Grok Academy undertakes joint projects with Industry and Government partners. Each project has a particular theme and incorporates real-life industry-relevant topics to support the implementation of Digital Technologies in the classroom. This section highlights a selection of significant projects that Grok Academy undertook during the FY 20-21.
In March 2021, Grok Academy successfully completed the four year, $10m DT Challenges project. The project was funded by the Australian Commonwealth Government Department of Education, Skills and Employment. The project achieved:
The project was over-proportionally successful in remote and outer regional areas. It released over 65 resources and conducted over 150 teacher professional development events and webinars.
The Cyber Challenges is an industry/ government partnership designed to provide school teachers with resources to support the teaching of cyber security concepts, and to inform students of career opportunities in the field. This is achieved primarily through the development of a series of classroom activities — courses delivered through the Grok Learning platform that focus on specific topics linked to the Australian Curriculum.
The Cyber Challenges have been running since early 2019. In the 2020/21 fiscal year, 66,065 unique students newly enrolled in the Cyber Challenges. The total number of student course enrolments was 91,197. 1,551 teachers and 1,541 schools participated in the Cyber Challenges. Participation refers to teacher or student enrolments, or the opening or submission of a classroom activity problem by teachers or students. The Cyber Challenges originally started in Australia and are presently in the process of branching out. The initial target countries are New Zealand and Singapore where industry consortium-forming activities have commenced as well as outreach to government departments and pilot activities to engage with the local education systems.
The NCSS Challenge is a bi-annual programming competition open to all school students and teachers. For a period of five weeks, Grok Academy releases notes and problems containing the information students need to complete the week’s programming classroom activities. In the 2020-21 fiscal year, 20,944 unique students were newly enrolled in the NCSS Challenge. The total number of student course enrolments was 38,696. 795 teachers and 836 schools participated in the NCSS Challenge. Participation refers to teacher or student enrolments, or the opening or submission of a classroom activity problem by teachers or students.
Web.Comp is a web design competition for school students in which they learn to build a website Web.Comp 2021 has two components: Learn is a 4-week series of classroom activities where students learn as they go along. Each week, Grok Academy releases interactive notes with the information students will need to complete the week’s web design classroom activities. Students earn points for completing problems and claim a place on the leaderboard – participants will receive certificates for their results in this competition. Tournament is a week-long competition where students can design their own web pages and submit their creations to compete against other students’ designs. They can also vote for their favourites. During the 2020-21 fiscal year, 7,775 unique students were newly enrolled in Web Comp. The total number of student course enrolments was 11,654. 414 teachers and 668 schools participated in Web Comp. Participation refers to teacher or student enrolments, or the opening or submission of a classroom activity problem by teachers or students.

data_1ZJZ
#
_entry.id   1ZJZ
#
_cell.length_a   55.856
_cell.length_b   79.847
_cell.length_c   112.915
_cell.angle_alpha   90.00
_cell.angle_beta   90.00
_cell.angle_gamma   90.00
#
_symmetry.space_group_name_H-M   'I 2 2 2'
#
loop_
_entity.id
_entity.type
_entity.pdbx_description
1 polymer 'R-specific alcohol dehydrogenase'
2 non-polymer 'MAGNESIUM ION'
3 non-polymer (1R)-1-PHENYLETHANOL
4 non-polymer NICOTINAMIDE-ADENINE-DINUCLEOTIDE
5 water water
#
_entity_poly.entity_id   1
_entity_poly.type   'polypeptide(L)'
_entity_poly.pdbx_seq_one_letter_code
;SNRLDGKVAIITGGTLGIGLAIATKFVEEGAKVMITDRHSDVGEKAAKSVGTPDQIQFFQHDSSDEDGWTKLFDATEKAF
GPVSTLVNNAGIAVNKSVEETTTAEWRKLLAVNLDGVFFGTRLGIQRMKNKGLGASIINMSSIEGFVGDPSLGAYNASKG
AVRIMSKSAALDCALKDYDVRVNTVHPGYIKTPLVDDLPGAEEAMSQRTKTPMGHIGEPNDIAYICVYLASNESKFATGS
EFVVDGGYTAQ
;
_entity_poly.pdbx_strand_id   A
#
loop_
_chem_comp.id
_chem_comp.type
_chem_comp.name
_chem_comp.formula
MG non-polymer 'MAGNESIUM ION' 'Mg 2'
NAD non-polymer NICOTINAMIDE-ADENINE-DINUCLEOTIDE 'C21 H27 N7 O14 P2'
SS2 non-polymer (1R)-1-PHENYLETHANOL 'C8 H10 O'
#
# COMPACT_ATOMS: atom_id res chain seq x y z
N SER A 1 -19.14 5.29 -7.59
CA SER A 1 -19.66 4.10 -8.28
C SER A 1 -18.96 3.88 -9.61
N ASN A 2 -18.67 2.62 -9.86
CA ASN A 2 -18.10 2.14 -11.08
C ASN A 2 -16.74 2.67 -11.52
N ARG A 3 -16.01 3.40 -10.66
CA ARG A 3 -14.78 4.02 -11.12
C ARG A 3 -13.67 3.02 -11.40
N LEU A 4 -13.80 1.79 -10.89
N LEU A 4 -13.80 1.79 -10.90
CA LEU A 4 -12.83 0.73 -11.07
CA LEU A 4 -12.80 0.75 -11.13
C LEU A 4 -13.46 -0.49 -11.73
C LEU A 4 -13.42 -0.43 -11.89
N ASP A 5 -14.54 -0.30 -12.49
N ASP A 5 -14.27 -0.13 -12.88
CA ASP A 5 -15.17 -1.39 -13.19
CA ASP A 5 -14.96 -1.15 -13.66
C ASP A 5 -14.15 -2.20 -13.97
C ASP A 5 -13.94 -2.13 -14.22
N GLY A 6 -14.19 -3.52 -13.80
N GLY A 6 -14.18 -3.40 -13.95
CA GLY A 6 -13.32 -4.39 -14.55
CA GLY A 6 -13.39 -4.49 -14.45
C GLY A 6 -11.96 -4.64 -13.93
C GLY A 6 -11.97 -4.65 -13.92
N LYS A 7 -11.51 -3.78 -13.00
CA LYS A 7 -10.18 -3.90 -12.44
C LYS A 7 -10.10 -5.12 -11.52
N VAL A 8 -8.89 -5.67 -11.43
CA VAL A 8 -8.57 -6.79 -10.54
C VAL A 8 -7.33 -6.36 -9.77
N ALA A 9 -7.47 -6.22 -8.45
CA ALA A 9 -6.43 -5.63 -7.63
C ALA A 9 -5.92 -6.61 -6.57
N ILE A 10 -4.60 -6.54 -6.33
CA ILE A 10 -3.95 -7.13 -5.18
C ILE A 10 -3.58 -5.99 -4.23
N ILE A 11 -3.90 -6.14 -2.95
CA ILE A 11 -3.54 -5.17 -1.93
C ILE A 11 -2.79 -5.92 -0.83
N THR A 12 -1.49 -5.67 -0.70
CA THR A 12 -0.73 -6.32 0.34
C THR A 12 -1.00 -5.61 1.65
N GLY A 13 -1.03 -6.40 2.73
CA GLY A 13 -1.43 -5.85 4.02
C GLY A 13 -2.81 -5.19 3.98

The Quantum Challenges are an initiative by Grok Academy, Telstra, Commonwealth Bank of Australia and Silicon Quantum Computing. Its objective is the development of an intro-level classroom activity on Quantum computing for year 9+10 students to excite teachers and students about the opportunities in Quantum Computing and for students to consider a career in this field. The classroom activity extensively connects with school STEM topics to demonstrate the link between STEM and computing. he project is currently in the process of developing its first challenge with an intended release date for the middle of the 2022 school year in Australia.
The Automation Challenges project is an industry/government partnership designed to provide school teachers with resources to support the teaching of digital technologies concepts, specifically automation and data science, using real-world industry examples from the resources/mining sector. The Chamber of Minerals and Energy WA is the principal partner. Funding and collaboration partners include:
The project is being delivered through a series of phases, with each introducing different year levels to automation and data science. The target audience are school students in foundation to year 10, with varying degrees of technical experience as well as their teachers. The rollout of the project is presently limited to students in the Pilbara Region.
The Digital Technologies (DT) Applied project is funded by Accenture, Amazon Web Service, Commonwealth Bank and Telstra. It is designed to provide school teachers with resources to support the teaching of relevant DT skills and dispositions, and to inform students of career opportunities in the technology sector. Working with industry partners, the project is pursuing four skills/dispositions which are in demand in the workplace and have links to the Australian Curriculum: Digital Technologies.This project will involve the development of a series of four classroom activities — courses delivered through the Grok Academy platform and/or unplugged materials: A UX, a Data Analytics, a Cloud Computing, and Design Thinking Mix-In classroom activities. The first release is expected by the end of the FY2021/22.